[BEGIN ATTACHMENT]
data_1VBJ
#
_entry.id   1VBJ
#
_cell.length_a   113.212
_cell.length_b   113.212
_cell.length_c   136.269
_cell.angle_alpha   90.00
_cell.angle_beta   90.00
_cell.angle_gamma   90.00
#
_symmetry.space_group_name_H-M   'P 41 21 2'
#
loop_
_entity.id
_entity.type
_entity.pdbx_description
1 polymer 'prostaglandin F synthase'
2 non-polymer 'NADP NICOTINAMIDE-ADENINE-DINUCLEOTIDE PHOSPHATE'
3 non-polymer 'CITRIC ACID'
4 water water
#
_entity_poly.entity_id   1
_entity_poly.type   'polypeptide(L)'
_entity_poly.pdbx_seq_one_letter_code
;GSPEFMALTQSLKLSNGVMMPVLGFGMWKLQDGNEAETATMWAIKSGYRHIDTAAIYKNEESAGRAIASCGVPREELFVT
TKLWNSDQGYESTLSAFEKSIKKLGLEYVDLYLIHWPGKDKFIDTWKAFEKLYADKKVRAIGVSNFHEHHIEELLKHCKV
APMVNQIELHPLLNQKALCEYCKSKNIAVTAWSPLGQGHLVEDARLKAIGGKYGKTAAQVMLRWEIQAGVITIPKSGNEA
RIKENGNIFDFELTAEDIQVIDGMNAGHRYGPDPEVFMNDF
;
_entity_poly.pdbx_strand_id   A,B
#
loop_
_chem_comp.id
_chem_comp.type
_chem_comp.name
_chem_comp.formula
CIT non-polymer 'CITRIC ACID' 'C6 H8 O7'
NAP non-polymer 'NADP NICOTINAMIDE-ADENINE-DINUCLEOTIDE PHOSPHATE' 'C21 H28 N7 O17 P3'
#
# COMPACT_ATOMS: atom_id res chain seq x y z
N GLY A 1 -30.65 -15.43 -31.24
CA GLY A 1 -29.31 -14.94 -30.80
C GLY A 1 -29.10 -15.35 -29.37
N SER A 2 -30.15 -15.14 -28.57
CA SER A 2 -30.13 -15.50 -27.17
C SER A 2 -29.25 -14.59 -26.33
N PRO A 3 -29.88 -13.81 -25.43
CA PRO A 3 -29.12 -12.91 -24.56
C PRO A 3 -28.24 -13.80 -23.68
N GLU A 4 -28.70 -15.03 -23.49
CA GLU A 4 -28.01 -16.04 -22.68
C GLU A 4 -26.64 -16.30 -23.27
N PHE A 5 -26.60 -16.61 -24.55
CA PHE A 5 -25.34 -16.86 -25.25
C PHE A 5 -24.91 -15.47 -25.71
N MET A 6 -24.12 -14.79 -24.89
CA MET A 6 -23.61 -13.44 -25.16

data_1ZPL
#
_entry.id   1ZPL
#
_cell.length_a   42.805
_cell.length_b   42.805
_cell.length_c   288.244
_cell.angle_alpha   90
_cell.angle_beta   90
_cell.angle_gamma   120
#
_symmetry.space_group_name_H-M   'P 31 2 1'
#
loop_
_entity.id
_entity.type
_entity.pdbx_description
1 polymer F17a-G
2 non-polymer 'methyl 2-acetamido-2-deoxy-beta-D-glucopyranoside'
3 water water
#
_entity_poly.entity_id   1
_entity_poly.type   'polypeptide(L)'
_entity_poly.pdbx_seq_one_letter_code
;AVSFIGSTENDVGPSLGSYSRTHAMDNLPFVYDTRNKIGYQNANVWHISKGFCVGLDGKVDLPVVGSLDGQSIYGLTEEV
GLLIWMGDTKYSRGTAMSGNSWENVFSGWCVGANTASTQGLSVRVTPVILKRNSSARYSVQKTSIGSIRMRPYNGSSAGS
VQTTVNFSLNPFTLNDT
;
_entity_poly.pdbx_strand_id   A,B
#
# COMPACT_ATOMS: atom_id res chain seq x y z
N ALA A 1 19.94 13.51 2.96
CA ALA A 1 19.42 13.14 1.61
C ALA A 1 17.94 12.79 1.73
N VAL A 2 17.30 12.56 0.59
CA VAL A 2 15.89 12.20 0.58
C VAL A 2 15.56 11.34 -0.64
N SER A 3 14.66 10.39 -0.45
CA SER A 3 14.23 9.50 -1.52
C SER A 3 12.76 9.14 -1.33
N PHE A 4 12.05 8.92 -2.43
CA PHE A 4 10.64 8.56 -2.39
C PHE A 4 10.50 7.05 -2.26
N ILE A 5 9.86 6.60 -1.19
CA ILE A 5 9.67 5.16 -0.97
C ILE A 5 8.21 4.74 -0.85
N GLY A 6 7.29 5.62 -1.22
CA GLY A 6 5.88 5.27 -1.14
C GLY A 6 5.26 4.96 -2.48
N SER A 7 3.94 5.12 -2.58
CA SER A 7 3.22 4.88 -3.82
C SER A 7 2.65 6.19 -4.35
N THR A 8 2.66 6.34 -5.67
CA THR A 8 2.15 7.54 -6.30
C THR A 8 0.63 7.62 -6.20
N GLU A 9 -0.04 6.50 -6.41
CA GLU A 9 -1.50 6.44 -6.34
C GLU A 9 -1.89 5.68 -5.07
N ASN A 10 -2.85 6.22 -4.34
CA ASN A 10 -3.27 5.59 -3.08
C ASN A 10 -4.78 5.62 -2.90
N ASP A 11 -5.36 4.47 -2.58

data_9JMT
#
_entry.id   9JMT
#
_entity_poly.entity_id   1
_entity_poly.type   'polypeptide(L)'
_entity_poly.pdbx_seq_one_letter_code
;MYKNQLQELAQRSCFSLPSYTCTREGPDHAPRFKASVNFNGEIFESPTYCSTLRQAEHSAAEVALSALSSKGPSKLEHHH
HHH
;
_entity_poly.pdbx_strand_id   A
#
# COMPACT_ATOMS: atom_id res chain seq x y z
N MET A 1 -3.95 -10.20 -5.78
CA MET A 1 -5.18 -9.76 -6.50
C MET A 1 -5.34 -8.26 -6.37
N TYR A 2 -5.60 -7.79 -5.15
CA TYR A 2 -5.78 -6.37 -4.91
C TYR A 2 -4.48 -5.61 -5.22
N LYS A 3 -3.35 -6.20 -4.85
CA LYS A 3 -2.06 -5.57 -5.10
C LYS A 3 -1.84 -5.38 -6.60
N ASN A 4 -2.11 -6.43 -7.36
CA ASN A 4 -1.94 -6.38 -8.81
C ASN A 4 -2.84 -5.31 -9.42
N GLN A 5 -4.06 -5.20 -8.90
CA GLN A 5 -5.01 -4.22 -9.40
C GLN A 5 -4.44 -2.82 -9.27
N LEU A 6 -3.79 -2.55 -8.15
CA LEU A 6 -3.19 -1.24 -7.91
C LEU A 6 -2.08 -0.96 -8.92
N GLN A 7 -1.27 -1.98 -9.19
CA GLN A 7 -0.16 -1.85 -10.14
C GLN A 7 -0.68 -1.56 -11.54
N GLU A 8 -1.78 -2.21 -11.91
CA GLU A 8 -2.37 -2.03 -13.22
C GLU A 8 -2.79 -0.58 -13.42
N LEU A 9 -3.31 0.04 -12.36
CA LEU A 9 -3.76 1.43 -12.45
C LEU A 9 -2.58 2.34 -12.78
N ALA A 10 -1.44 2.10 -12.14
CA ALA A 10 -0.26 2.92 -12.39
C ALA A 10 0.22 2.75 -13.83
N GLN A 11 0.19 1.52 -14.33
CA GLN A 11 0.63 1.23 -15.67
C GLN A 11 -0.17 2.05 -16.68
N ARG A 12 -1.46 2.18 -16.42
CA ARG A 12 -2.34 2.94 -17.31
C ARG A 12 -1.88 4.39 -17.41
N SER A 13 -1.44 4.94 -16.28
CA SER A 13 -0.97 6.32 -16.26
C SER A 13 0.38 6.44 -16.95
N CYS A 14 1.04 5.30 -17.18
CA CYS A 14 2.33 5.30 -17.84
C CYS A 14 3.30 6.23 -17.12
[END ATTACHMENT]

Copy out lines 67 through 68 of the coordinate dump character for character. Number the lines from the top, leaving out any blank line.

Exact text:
_cell.angle_beta   90
_cell.angle_gamma   120